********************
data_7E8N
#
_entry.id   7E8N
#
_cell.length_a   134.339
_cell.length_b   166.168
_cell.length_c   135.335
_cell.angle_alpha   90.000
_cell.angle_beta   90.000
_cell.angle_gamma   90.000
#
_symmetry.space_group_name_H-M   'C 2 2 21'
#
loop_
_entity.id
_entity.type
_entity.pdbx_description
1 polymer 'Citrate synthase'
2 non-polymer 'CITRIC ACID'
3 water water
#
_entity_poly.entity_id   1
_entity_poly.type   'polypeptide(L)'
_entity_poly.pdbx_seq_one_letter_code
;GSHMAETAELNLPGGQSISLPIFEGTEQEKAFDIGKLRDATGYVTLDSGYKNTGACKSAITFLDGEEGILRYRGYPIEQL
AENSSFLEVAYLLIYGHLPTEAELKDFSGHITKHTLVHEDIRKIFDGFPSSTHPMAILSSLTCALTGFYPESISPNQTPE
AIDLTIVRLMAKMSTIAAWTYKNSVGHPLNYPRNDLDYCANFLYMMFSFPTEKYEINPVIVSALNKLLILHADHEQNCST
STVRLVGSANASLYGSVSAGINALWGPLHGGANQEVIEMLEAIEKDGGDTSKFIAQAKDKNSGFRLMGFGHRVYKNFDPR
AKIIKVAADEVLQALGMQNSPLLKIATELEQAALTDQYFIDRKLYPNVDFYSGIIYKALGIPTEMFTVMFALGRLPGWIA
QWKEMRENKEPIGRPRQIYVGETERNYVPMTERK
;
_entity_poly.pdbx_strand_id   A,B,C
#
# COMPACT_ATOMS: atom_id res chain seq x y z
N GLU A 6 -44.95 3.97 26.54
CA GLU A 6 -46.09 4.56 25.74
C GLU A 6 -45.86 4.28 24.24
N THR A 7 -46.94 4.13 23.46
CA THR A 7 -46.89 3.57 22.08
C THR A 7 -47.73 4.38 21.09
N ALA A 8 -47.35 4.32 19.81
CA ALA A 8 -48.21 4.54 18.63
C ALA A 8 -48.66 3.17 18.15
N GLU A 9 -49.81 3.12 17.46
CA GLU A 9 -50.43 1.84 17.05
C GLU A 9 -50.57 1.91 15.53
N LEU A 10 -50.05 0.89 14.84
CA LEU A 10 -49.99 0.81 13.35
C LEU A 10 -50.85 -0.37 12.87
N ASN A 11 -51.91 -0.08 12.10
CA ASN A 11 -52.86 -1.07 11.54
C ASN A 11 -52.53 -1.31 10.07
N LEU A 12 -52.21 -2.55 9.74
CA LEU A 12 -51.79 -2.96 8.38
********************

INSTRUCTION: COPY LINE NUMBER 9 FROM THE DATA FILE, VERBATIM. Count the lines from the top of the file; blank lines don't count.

_cell.angle_beta   90.000